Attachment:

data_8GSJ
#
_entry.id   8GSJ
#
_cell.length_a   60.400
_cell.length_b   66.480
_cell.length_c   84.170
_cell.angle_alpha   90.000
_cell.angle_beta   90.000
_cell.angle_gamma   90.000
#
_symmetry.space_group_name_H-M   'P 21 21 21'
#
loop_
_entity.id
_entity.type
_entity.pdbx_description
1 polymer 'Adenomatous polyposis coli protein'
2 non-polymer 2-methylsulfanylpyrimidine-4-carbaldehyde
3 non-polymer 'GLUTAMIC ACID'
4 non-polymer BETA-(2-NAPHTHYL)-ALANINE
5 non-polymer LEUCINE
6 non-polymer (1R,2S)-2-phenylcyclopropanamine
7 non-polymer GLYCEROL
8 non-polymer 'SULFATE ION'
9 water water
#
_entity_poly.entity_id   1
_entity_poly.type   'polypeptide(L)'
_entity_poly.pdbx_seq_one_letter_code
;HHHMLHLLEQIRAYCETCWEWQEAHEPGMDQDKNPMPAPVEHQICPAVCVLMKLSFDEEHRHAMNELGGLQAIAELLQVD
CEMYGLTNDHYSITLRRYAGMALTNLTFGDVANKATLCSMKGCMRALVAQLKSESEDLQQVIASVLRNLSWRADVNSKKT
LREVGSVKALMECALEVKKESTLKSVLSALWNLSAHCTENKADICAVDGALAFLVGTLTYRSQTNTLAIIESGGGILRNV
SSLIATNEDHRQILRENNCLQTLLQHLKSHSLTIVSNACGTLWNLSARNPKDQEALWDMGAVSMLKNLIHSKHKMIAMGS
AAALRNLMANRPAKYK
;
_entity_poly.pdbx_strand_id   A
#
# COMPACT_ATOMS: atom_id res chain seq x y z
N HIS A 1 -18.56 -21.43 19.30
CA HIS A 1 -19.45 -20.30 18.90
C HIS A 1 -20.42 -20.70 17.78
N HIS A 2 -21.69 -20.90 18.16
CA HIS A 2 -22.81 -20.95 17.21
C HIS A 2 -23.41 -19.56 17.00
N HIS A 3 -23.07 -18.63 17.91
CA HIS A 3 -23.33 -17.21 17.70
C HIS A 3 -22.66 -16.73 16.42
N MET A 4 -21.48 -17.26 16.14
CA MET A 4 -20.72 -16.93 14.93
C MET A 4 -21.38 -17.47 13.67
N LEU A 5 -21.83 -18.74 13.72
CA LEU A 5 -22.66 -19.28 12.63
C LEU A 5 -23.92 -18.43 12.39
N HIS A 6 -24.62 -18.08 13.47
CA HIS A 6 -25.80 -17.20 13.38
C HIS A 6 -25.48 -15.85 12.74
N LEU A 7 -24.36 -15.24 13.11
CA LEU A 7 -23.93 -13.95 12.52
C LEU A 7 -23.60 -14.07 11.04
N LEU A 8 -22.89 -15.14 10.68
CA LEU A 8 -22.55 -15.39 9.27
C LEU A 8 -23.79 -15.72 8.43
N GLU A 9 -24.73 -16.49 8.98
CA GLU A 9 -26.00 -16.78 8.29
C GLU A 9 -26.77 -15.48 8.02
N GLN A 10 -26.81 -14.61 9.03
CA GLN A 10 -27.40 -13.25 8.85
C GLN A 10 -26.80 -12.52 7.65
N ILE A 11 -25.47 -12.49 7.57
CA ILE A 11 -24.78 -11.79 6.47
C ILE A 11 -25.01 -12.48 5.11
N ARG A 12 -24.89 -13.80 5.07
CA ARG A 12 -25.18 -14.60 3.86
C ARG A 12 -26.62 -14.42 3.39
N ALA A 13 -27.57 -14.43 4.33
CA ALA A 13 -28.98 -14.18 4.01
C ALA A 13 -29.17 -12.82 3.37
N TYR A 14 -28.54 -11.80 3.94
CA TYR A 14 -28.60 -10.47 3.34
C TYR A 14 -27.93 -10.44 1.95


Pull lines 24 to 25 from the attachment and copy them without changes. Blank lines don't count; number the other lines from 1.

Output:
7 non-polymer GLYCEROL
8 non-polymer 'SULFATE ION'